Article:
Indiana Daily Student

Big Brothers Big Sisters raises more than $22,000 at fundraiser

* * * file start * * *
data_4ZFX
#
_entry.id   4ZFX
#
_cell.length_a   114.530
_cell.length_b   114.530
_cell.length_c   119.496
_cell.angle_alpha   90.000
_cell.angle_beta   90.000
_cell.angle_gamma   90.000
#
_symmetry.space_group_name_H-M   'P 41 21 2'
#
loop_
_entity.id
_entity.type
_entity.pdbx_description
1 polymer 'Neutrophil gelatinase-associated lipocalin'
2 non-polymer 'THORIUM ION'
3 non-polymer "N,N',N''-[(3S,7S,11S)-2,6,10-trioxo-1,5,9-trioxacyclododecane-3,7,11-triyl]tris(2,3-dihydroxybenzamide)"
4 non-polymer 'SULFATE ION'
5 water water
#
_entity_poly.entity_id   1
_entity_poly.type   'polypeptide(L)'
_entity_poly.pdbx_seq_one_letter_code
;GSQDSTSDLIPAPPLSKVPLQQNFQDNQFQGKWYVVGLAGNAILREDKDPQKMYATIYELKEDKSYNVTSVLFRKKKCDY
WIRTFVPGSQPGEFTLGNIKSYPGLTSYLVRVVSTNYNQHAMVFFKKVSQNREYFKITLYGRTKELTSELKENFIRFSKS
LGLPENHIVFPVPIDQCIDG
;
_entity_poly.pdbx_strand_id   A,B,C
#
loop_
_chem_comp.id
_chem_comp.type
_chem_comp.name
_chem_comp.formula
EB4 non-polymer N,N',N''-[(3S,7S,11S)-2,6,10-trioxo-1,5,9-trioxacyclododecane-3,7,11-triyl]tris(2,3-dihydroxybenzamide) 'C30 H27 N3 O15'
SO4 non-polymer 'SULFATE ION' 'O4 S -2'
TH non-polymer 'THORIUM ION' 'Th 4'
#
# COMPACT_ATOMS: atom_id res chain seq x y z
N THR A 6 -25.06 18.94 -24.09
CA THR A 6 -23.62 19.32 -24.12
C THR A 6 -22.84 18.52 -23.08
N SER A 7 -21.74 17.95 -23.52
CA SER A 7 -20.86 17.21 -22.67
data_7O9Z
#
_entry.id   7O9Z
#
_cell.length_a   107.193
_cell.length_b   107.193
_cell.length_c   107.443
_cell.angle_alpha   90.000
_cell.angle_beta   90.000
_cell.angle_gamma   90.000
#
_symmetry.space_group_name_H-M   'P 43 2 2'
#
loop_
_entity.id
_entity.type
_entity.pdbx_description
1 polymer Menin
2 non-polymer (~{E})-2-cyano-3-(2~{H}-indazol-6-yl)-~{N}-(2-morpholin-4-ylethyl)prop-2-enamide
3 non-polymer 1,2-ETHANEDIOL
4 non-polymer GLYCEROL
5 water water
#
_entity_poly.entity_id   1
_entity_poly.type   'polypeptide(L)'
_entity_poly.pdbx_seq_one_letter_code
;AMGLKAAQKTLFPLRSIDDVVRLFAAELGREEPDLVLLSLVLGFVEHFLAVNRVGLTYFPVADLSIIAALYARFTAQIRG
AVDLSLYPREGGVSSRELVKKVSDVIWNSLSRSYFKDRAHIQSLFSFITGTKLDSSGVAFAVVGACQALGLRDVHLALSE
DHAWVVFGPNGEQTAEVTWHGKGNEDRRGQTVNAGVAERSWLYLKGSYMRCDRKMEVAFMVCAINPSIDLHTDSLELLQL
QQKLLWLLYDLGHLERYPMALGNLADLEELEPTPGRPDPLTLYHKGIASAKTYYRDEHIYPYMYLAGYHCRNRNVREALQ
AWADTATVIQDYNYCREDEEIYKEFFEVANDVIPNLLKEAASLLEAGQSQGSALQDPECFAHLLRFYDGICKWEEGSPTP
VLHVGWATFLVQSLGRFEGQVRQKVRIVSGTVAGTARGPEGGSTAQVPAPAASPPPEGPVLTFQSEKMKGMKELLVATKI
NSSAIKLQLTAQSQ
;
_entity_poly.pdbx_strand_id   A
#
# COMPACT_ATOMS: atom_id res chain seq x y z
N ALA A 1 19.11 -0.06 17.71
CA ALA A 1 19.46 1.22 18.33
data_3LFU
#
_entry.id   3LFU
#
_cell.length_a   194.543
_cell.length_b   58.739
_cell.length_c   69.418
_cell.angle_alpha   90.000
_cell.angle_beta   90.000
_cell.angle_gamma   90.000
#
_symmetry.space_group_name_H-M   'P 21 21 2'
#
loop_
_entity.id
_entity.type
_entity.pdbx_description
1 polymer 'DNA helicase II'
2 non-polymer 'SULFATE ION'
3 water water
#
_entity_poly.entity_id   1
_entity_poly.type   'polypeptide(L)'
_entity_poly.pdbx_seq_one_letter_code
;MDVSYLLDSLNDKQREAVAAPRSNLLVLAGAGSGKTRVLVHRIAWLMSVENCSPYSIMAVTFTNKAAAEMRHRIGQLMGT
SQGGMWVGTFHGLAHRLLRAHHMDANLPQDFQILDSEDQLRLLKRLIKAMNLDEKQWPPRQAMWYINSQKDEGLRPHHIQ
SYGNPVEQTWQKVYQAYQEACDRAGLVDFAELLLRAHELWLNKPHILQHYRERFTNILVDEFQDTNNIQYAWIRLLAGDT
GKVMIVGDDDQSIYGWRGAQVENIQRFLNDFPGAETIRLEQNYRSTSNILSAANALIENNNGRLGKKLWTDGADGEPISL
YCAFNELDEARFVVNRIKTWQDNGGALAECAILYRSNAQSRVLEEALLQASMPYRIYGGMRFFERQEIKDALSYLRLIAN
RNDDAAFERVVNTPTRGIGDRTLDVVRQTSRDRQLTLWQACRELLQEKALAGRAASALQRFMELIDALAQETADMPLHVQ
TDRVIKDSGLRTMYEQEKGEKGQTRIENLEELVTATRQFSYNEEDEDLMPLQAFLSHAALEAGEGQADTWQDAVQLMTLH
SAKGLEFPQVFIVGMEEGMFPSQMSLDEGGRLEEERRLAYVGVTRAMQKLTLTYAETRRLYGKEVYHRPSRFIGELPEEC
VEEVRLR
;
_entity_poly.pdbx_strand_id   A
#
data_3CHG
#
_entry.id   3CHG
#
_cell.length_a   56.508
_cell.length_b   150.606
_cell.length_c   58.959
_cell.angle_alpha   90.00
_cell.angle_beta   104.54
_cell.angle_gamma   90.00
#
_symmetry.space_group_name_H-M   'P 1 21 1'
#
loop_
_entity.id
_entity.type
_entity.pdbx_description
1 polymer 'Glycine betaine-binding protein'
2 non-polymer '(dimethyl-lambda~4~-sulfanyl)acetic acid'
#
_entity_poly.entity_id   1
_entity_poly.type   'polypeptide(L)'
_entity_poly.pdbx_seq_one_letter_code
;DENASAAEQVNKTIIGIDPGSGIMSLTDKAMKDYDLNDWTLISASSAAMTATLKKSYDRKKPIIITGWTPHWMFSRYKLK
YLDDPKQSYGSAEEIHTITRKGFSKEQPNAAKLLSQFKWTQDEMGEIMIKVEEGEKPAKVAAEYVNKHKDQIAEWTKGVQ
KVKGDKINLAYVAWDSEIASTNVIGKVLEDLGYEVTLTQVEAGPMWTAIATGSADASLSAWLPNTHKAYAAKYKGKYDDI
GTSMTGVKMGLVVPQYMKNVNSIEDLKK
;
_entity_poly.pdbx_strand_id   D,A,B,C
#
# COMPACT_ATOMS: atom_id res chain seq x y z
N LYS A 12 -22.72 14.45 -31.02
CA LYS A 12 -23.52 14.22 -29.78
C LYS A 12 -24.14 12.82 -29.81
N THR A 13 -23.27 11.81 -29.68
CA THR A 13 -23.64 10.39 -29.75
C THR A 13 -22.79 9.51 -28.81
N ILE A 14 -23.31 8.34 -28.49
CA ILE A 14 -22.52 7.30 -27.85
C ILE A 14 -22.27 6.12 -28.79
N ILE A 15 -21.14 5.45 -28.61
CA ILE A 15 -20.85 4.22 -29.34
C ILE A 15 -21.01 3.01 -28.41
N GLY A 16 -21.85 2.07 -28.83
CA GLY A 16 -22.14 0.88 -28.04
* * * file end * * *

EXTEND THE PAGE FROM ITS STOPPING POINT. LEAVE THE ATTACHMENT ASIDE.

Superheroes like Catwoman, Captain Planet, Pizza Express Man and Superwoman made appearances Wednesday and Thursday nights at Suburban Lanes for this year's superhero-themed Bowl for Kids' Sake IU Bowl party.\nThe IU Bowl raised $22,000, and more donations are coming in. The organization had hoped to raise $32,000.\nRevenue from the event will go to support about one-third of the organization's operating budget, said Renee Tetrick, an IU student and Big Brothers Big Sisters intern. \n"Everything went really well," Tetrick said. "Tons of people came out."\nParticipants created teams consisting of five or six members and were encouraged to raise $500, but all donations the team raised were accepted. The teams brought the money they raised to the bowling party on the night they registered to attend. \n"Everyone had a really great time," Tetrick said. "It's a huge party with friends and you can support a great cause."\nParticipants also collected awards, such as trophies and gift certificates, for their spirit and involvement. Graduate Women in Accounting, participating in the event for the first time, won the honor of being the top fundraiser for its $2,804 contribution. The Hoosier Court Specials team from the Apparel Merchandising Organization won overall best group costume for dressing as the Teenage Mutant Ninja Turtles.\n"We had everything from Captain Underpants to Joker and Batman," Tetrick said.\nTeams were encouraged to create banners incorporating the superhero theme and the Civic Leadership Development team won the best banner award. \nOn Thursday night, Kilroy's Sports Bar held Bowl for Kids' Sake Night and the $2 cover went to support the event. Tetrick said there were more than 900 people at Kilroy's that night.\nIn addition to IU Bowl, Big Brothers Big Sisters is also holding its annual Community Bowl, which works like the IU Bowl except community teams are encouraged to try and raise $625 apiece. The Community Bowl, which is Academy Award-themed, started Saturday and will conclude March 4. \nLast year, the Community Bowl raised $142,000 and this year organizers hope to raise $176,000, said Beth Hannon, Bowl for Kids' Sake coordinator. She said registration for this year's event is the highest in the event's history. \n"It's the biggest party in Bloomington," she said. "Just with a fairly large cover charge."\nBig Brothers Big Sisters is a youth mentoring organization that serves more than 225,000 young people in 5,000 communities through a network of 470 agencies. Volunteers are paired with a child and spend time with them two to four times a month in order to help provide them with skills to manage everyday challenges.\nBig Brothers Big Sisters Director of Operations Andrea Smith said she hopes people realize the organization needs more than monetary contributions. She said she wants people to know that the organization needs volunteers, too. \n"There's a growing gap between the kids that have access to opportunities in our community," Smith said. "A lot of the kids we help have a single parent, a parent that didn't complete high school or are living in poverty."\nFor more information on the Bloomington chapter of Big Brothers Big Sisters, visit\n"We're not changing the kids," Smith said. "But we're showing them what else is out there"

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